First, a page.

NSG A Div wushu - nanquan(Photo by Chia Han Keong)


By Chia Han Keong

Like actors going for auditions, athletes participating in the National School Games (NSG) B Division Wushu competition stepped into the cavernous indoor hall of the MOE Campus @ Mount Sinai on a rainy Thursday afternoon (15 April).

After being directed to one of the two performance areas, these young pugilists -- some of them toting swords, cudgels or spears as performance weapons -- held up their registration numbers to show the judges, took off their face masks, and then dived straight into their wushu routines.

NSG A Div wushu - changquan(Photo by Chia Han Keong)


For the next two to three minutes, the athletes -- from Victoria School, Ngee Ann Secondary and Temasek Secondary -- were a blur of punches, kicks, twirls and flips. The key was to show the essence of their wushu disciplines to the impassive judges, and years of arduous training boiled down to being impressive during those few minutes.

Which was why a few of their heads hung in crushing disappointment after they slipped or lost balance during their routines -- a basic error and a big no-no that would cost them precious points from the judges. There was no redo, no 2nd chances ; they knew they had blown their winning chances.

Still, one of the judges said during a break from the competition that this was one of the better batches of wushu student-athletes amid the ongoing weeks of the NSG competition.

Indeed, there were many high-quality performances throughout the afternoon, even though the martial arts exponents had no crowd to encourage them, due to the ongoing Covid-19 pandemic safe-distancing restrictions. They were taking part in the “taolu” category of wushu sport, which involves martial arts patterns, acrobatic movements and techniques incorporated into one routine.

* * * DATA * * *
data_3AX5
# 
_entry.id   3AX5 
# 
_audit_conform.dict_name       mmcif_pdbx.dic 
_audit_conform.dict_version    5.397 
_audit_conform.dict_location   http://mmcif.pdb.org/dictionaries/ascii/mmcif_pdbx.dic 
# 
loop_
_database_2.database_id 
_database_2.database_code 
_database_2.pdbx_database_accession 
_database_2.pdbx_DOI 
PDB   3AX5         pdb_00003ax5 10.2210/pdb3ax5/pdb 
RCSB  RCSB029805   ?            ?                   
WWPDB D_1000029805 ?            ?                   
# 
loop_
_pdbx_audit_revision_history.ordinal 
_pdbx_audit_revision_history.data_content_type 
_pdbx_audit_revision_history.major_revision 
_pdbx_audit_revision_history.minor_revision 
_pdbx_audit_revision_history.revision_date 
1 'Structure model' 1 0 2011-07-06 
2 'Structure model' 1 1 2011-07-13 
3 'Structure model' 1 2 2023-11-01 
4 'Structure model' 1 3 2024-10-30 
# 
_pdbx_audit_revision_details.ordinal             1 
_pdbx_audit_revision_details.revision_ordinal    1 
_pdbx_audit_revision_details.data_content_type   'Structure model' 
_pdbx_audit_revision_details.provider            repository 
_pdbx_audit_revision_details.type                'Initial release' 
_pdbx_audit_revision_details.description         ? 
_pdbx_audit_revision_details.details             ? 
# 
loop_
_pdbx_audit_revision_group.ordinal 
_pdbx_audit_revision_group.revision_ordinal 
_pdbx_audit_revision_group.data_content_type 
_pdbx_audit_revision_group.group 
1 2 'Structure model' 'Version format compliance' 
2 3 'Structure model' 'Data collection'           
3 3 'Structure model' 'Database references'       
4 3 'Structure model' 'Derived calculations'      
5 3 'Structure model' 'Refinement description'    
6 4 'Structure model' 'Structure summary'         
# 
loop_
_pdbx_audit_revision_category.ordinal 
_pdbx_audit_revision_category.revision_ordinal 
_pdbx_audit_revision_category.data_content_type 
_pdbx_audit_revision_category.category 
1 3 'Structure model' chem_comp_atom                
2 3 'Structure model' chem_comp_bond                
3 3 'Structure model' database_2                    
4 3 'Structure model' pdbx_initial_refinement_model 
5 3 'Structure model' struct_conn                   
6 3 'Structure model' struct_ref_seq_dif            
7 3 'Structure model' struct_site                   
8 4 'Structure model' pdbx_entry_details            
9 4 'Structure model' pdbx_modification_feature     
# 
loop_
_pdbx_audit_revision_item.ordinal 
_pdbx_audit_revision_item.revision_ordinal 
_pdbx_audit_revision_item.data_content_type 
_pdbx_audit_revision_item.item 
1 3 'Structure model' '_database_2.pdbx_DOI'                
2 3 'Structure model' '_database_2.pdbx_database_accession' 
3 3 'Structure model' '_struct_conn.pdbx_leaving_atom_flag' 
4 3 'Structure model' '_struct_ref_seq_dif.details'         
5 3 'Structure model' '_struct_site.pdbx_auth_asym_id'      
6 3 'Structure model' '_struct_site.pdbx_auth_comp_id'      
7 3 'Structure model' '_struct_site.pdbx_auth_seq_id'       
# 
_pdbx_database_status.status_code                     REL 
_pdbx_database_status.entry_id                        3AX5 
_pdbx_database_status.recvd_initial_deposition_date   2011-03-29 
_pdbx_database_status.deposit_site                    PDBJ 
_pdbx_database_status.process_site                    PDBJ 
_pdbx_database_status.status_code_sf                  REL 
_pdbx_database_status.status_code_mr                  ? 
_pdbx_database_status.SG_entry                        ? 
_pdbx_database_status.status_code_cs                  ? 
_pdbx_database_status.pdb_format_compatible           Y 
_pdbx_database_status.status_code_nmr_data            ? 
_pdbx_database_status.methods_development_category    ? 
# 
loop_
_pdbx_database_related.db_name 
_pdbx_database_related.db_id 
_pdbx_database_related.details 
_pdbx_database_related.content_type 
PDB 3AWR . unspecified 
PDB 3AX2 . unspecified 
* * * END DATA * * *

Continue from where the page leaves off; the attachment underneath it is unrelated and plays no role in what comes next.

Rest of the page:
And the best of the athletes were crisp in their actions, delivering each of their moves with aplomb and adding a few roars to accentuate their more aggressive kicks or punches.

 NSG A Div wushu - taijiquan(Photo by Chia Han Keong)


Each of the three wushu disciplines has its unique characteristics. For those performing the nanquan discipline -- which originated from Southern China -- they focused on power, showcasing vigorous, athletic movements with low stances and extensive hand techniques. Kicks and jumps were rare in nanquan.

In contrast, athletes doing the changquan discipline are all about acrobatic kicks and jumps. This martial art style originated from Northern China, and uses large, extended, circular movements, with the athletes repeatedly leaping high to execute graceful but difficult twirls.

Finally, there is the taijiquan discipline, famous for its languid yet fluid movements that require good balance, flexibility and strength.

 NSG A Div wushu - changquan sword 2(Photo by Chai Han Keong)


Coupled with weapons, and the technical requirements demanded of the wushu exponents are raised, as they complement the three disciplines to form more patterns and movements for the athletes to execute.

For onlookers, it was a wondrous array of pugilistic movements that showcased the long, storied traditions of the various wushu disciplines. And the participants from the three schools generally did these routines justice by investing themselves fully, trying their best to inject grace and power in each move.

And while the overall results would not be ready until next month, when all the schools have completed the competition, the student-athletes found joy and satisfaction by finally being able to showcase their skills at the NSG. Even though there were only a handful of spectators (comprising their team-mates, trainers and competition rivals), it was good enough to not make or see their years of training go unappreciated.


Chia Han Keong is a freelance journalist who has covered both Singapore and international sports extensively for the past 18 years. He was the sports editor of bilingual tabloid My Paper, and has also worked for The Straits Times and Yahoo News Singapore. He has covered four SEA Games (2009, 2011, 2013, 2019), two Asian Games (2010, 2014) as well as the 2008 Beijing Summer Olympics. He counts himself as a massive Liverpool, LA Lakers and Rafael Nadal fan.